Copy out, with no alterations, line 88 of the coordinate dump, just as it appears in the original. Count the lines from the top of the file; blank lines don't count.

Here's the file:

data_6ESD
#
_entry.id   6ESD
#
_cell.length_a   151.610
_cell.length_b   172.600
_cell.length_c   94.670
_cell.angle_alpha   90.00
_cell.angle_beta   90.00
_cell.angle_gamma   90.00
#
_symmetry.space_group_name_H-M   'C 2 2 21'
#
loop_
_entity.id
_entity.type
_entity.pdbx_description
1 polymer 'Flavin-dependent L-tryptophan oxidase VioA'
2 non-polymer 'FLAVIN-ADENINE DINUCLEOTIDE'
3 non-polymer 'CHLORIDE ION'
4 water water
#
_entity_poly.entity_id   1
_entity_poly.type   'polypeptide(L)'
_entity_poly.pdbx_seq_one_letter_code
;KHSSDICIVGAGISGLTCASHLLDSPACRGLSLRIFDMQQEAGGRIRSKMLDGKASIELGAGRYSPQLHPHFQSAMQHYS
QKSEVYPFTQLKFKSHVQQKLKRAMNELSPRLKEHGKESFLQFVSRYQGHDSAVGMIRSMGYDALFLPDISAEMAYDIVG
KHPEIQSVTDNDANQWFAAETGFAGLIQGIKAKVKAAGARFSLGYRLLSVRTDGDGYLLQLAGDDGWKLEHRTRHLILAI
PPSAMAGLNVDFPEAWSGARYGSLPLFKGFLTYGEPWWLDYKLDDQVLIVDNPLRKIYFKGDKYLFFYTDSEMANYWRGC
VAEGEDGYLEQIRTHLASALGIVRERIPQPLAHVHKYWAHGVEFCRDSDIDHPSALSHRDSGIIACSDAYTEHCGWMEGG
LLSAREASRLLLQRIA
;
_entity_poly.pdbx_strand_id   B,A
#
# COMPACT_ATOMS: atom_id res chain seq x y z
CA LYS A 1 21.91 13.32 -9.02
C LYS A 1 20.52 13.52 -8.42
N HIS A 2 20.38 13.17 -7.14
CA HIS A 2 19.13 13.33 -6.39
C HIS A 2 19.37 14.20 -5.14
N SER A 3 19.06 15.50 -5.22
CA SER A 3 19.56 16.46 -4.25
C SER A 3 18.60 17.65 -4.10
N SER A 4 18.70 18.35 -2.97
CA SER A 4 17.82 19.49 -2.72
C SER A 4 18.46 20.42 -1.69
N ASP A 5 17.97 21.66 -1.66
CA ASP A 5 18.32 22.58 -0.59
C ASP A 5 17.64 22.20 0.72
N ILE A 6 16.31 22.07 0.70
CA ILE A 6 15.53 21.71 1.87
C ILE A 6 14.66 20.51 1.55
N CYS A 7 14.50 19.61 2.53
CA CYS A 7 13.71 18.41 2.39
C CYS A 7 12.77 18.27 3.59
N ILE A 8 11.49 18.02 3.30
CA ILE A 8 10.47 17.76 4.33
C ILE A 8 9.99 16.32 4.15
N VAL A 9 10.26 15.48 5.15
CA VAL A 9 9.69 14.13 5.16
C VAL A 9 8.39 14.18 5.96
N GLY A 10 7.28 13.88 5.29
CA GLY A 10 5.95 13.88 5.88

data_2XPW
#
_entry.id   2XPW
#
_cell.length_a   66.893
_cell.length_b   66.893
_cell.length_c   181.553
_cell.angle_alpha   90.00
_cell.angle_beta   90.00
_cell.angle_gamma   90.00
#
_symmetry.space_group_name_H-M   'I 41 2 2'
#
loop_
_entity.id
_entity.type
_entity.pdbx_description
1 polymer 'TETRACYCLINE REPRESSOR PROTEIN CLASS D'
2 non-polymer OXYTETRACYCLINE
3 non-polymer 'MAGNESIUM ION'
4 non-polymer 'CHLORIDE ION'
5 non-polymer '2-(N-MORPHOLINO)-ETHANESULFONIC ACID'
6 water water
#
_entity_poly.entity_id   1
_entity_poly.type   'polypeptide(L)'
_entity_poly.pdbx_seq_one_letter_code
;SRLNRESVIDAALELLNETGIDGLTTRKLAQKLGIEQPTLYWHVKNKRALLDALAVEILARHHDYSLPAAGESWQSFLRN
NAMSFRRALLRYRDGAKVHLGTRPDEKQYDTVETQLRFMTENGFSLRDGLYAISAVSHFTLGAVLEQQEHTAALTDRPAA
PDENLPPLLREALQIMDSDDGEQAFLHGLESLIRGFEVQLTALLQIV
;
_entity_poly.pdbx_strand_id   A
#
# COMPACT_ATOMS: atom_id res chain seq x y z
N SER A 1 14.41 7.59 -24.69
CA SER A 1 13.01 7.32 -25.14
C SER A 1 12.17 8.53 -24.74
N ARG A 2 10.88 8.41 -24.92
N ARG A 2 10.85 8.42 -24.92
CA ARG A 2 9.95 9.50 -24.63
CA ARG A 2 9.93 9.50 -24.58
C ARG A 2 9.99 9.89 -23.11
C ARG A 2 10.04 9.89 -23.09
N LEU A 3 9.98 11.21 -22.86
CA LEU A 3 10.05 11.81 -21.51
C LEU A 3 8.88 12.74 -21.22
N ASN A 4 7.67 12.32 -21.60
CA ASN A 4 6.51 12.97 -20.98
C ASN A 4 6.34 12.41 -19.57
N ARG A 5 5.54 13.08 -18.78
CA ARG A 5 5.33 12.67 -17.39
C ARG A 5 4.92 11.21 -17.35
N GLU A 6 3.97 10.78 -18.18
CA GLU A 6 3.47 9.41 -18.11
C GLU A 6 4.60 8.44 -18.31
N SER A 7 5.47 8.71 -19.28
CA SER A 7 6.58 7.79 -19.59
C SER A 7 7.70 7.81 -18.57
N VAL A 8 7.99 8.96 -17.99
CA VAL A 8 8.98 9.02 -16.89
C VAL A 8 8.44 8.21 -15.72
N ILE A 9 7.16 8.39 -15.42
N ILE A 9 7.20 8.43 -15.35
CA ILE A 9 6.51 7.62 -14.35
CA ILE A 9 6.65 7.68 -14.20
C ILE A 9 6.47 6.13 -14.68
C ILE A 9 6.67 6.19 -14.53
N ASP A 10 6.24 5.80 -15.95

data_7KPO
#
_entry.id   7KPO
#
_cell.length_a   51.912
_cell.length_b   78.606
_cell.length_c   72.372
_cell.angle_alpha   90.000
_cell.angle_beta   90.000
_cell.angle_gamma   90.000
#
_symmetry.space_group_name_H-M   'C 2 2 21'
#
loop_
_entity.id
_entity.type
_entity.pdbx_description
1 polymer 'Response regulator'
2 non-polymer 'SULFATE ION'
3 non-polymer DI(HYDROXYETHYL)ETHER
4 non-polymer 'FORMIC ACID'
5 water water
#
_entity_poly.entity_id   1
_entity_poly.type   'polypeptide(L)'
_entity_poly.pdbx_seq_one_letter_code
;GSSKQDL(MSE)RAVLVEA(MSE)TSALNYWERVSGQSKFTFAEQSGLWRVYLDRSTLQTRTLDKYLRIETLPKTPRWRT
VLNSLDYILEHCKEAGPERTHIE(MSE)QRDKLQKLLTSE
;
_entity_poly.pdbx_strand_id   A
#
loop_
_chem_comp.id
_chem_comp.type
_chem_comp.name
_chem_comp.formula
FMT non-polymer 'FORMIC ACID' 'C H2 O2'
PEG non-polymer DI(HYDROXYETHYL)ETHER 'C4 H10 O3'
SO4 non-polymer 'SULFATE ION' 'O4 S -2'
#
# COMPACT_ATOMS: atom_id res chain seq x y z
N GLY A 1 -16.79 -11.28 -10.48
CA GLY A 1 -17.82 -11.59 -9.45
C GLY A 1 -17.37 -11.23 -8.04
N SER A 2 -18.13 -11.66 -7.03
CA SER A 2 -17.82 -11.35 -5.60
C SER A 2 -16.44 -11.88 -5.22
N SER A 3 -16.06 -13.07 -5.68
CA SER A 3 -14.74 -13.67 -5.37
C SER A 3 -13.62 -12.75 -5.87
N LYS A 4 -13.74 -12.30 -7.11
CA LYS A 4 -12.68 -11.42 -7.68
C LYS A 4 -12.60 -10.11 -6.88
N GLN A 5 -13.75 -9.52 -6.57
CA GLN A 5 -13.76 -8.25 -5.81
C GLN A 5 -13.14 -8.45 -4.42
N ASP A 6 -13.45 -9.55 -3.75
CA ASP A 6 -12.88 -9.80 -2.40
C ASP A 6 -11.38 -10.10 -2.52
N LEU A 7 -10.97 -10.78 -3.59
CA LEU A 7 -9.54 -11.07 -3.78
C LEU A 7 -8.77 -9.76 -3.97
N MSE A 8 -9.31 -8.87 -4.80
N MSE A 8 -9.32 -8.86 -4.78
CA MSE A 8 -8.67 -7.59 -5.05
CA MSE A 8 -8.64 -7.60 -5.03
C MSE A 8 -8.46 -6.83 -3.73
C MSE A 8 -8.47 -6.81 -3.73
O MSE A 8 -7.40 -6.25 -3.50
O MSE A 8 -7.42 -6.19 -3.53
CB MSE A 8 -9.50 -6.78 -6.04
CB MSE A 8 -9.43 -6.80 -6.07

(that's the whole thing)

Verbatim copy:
_entity_poly.entity_id   1